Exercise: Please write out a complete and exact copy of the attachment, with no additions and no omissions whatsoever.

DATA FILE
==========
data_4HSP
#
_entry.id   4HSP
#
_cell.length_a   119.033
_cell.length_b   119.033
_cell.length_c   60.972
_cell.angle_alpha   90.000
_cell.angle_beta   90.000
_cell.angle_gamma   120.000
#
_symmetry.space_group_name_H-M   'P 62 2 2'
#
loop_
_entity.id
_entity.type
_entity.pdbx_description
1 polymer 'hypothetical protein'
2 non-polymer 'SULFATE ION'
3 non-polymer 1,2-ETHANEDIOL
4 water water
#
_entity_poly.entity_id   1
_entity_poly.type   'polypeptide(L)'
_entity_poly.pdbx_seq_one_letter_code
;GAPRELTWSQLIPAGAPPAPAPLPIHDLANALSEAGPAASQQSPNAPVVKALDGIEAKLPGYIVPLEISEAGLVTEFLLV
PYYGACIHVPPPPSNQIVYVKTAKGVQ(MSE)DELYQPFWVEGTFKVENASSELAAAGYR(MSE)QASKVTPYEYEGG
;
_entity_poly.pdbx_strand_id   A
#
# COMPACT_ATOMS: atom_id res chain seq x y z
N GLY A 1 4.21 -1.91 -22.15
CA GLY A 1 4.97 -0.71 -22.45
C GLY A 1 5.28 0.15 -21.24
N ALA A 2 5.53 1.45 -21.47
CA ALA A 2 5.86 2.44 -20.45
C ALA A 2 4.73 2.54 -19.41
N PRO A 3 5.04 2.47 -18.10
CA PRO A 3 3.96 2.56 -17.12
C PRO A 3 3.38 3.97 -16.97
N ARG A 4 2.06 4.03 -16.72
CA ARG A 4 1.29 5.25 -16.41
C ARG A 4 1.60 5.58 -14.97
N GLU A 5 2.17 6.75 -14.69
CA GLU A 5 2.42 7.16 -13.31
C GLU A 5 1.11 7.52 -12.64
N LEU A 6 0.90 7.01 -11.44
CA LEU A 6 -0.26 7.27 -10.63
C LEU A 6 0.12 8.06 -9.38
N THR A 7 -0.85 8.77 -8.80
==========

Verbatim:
data_4HSP
#
_entry.id   4HSP
#
_cell.length_a   119.033
_cell.length_b   119.033
_cell.length_c   60.972
_cell.angle_alpha   90.000
_cell.angle_beta   90.000
_cell.angle_gamma   120.000
#
_symmetry.space_group_name_H-M   'P 62 2 2'
#
loop_
_entity.id
_entity.type
_entity.pdbx_description
1 polymer 'hypothetical protein'
2 non-polymer 'SULFATE ION'
3 non-polymer 1,2-ETHANEDIOL
4 water water
#
_entity_poly.entity_id   1
_entity_poly.type   'polypeptide(L)'
_entity_poly.pdbx_seq_one_letter_code
;GAPRELTWSQLIPAGAPPAPAPLPIHDLANALSEAGPAASQQSPNAPVVKALDGIEAKLPGYIVPLEISEAGLVTEFLLV
PYYGACIHVPPPPSNQIVYVKTAKGVQ(MSE)DELYQPFWVEGTFKVENASSELAAAGYR(MSE)QASKVTPYEYEGG
;
_entity_poly.pdbx_strand_id   A
#
# COMPACT_ATOMS: atom_id res chain seq x y z
N GLY A 1 4.21 -1.91 -22.15
CA GLY A 1 4.97 -0.71 -22.45
C GLY A 1 5.28 0.15 -21.24
N ALA A 2 5.53 1.45 -21.47
CA ALA A 2 5.86 2.44 -20.45
C ALA A 2 4.73 2.54 -19.41
N PRO A 3 5.04 2.47 -18.10
CA PRO A 3 3.96 2.56 -17.12
C PRO A 3 3.38 3.97 -16.97
N ARG A 4 2.06 4.03 -16.72
CA ARG A 4 1.29 5.25 -16.41
C ARG A 4 1.60 5.58 -14.97
N GLU A 5 2.17 6.75 -14.69
CA GLU A 5 2.42 7.16 -13.31
C GLU A 5 1.11 7.52 -12.64
N LEU A 6 0.90 7.01 -11.44
CA LEU A 6 -0.26 7.27 -10.63
C LEU A 6 0.12 8.06 -9.38
N THR A 7 -0.85 8.77 -8.80